The third most common reason for surgery and the fifth most common reason for being hospitalized is back pain.
Between 80% to 90% of people will suffer from back pain to a level that forces them to change what they do during the day.
The stats are shocking.
Now, there are four things that we all do, that increase the risk of getting back pain and prolonging our back pain.
Here they are and how to fix them:
#1 – What Are You Sleeping On?
It is thought that a firm mattress is better for low back pain.
That is not the case. In Spain, they took a group of people with low back pain and tested to see what kind of bed helped with their back pain (Kovacs 2003). What they found out was after 90 days, the group that slept on medium-firm matters had the greatest decrease in back pain.
If you wake up stiff or if your back is sore, make sure you are sleeping on the right thing.
Plus, those whose mattresses are less than five years old report better sleep and less back pain (Jacobson 2009). (More reason to do something about your mattress.)
Now, let’s move on to what we all do next.
#2 – Men Should Do This Every Hour (& Women Every Two Hours)
If you move from sleeping to sitting to eat, then sitting in the car, then sitting at work, then this is important for you to know now.
The stiffness in your back will increase after sitting for one hour in men and two hours in women (Beach 2005). Stiffness in the lower back builds up with prolonged sitting. This affects how we move and can lead to back pain.
So men, get up every hour and move around. Plus you women, get up every two hours and move.
Let’s talk about when you are on your feet.
#3 – If You Stand Around or Walk Around, Do This For Your Back
When you spend any time on your feet and your back feels stiff from it, then you need to look at your shoes.
If you end up walking a lot at work or for fun, look at a good set of insoles in your shoes as this has been shown to decrease back pain (Shabat 2005).
Also, if you end up standing at work or you are doing something that involves a lot of standing, make sure you have a good pair of insoles in your shoes. Your back will thank you and so will your knees (Jefferson JR 2013).
Real simple, make sure you have a good set of insoles in your shoes. Shoe companies are cutting corners by putting cheap insoles in shoes.
Now let’s talk about what you are doing in the gym.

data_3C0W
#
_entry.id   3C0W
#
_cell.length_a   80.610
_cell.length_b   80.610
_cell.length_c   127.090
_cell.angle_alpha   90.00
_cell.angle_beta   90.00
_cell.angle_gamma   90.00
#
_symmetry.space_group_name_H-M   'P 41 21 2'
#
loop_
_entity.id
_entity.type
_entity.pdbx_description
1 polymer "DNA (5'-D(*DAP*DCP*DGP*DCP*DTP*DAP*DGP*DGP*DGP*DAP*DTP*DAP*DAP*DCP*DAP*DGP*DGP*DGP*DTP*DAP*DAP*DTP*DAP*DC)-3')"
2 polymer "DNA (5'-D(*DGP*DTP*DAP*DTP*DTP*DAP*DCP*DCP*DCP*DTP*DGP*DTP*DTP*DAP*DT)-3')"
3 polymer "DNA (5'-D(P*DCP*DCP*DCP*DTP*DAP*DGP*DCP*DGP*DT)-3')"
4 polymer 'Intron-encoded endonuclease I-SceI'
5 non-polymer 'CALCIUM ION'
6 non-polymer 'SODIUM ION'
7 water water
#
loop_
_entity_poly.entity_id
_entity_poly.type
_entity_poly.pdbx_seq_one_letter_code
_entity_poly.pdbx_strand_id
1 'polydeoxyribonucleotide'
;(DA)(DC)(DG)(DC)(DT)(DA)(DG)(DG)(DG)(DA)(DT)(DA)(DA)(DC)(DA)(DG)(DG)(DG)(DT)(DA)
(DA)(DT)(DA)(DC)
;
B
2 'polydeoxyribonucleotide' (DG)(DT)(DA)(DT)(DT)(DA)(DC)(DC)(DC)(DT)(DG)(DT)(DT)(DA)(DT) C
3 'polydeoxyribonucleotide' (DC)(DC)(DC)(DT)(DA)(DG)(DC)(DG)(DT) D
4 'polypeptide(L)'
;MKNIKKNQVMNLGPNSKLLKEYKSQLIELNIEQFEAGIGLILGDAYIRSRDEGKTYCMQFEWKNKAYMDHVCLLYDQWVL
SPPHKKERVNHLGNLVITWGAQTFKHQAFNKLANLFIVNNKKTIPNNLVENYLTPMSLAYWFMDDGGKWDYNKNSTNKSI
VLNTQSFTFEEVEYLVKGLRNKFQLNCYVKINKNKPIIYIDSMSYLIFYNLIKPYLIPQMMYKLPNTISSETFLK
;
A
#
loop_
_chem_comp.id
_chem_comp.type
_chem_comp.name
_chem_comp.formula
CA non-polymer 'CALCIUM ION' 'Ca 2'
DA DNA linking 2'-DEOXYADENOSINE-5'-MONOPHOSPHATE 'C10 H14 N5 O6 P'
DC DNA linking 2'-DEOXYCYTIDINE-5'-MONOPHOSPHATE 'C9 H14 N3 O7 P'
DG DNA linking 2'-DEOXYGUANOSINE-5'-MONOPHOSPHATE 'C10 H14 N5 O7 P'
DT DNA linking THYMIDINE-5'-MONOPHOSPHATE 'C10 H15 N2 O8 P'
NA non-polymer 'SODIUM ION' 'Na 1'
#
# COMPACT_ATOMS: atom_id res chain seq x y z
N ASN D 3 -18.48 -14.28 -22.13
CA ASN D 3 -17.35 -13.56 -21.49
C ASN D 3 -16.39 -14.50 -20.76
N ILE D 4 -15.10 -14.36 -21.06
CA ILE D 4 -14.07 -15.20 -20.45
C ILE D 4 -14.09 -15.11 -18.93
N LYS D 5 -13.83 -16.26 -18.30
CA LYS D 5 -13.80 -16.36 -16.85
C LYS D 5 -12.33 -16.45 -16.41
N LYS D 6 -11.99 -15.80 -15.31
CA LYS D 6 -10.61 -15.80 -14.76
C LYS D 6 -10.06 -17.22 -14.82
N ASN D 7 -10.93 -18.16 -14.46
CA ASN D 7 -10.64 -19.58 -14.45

#4 – Doing this in the Gym Will Increase Your Risk of Back Pain
Research came out in August 2013 from the United Kingdom that looked at what 4610 people were doing in the gym.
They found that people who focused on free weights, calisthenics, or exercise classes had less of a risk of getting back pain than those who stretched and used weighted machines (Sandler 2013).
Take home message: spend more time doing free weight work right and moving the body compared to sitting and stretching.
The Last Word
There you go. There are a few things that we all do, every day that affects our back.
If you want your back to feel better so you can keep doing what you love, make sure to use a medium-firm mattress, change your mattress often, get up every hour (ladies every two hours), make sure you have some good insoles, and focus on moving and free weights in the gym.
There you go.
Give that a go and let me know how it goes.
Talk to you soon.
Rick Kaselj, MS
P.S. – If you are looking for a program to help overcome your back pain, I would suggest checking out Fix My Back Pain
Where To Get More Information
Jacobson BH, Boolani A, Smith DB. (2009). Changes in back pain, sleep quality and perceived stress after introduction of new bedding systems. J Chiropr Med. 2009 Mar;8(1):1-8. DOI: 10.1016/j.jcm.2008.09.002.
Jefferson JR. (2013). The Effect of Cushioning Insoles on Back and Lower Extremity Pain in an Industrial Setting. Workplace Health Saf. 2013 Oct 1;61(10):451-457. DOI: 10.3928/21650799-20130916-11. Epub 2013 Sep 23.
Kovacs FM, Abraira V, Peña A, Martín-Rodríguez JG, Sánchez-Vera M, Ferrer E, Ruano D, Guillén P, Gestoso M, Muriel A, Zamora J, Gil del Real MT, Mufraggi N. (2003). Effect of firmness of mattress on chronic non-specific low-back pain: randomised, double-blind, controlled, multicentre trial. Lancet. 2003 Nov 15;362(9396):1599-604.
Sandler RD, Sui X, Church TS, Fritz SL, Beattie PF, Blair SN. (2013). Are our flexibility and muscle-strengthening activities associated with a higher risk of developing low back pain? J Sci Med Sport.2013 Aug 8.PII: S1440-2440(13)00181-3. DOI: 10.1016/j.jsams.2013.07.016. [Epub ahead of print]
Shabat S, Gefen T, Nyska M, Folman Y, Gepstein R. (2005). The effect of insoles on the incidence and severity of low back pain among workers whose job involves long-distance walking.Eur Spine J. 2005 Aug;14(6):546-50. Epub 2005 Jan 25.
About the Author
Rick Kaselj is an exercise physiologist and personal trainer in Vancouver, Canada that specializes in designing exercise programs for clients recovering from injuries and pain. Rick has trained thousands of clients and completed his Master’s of Science degree focusing on injury recovery.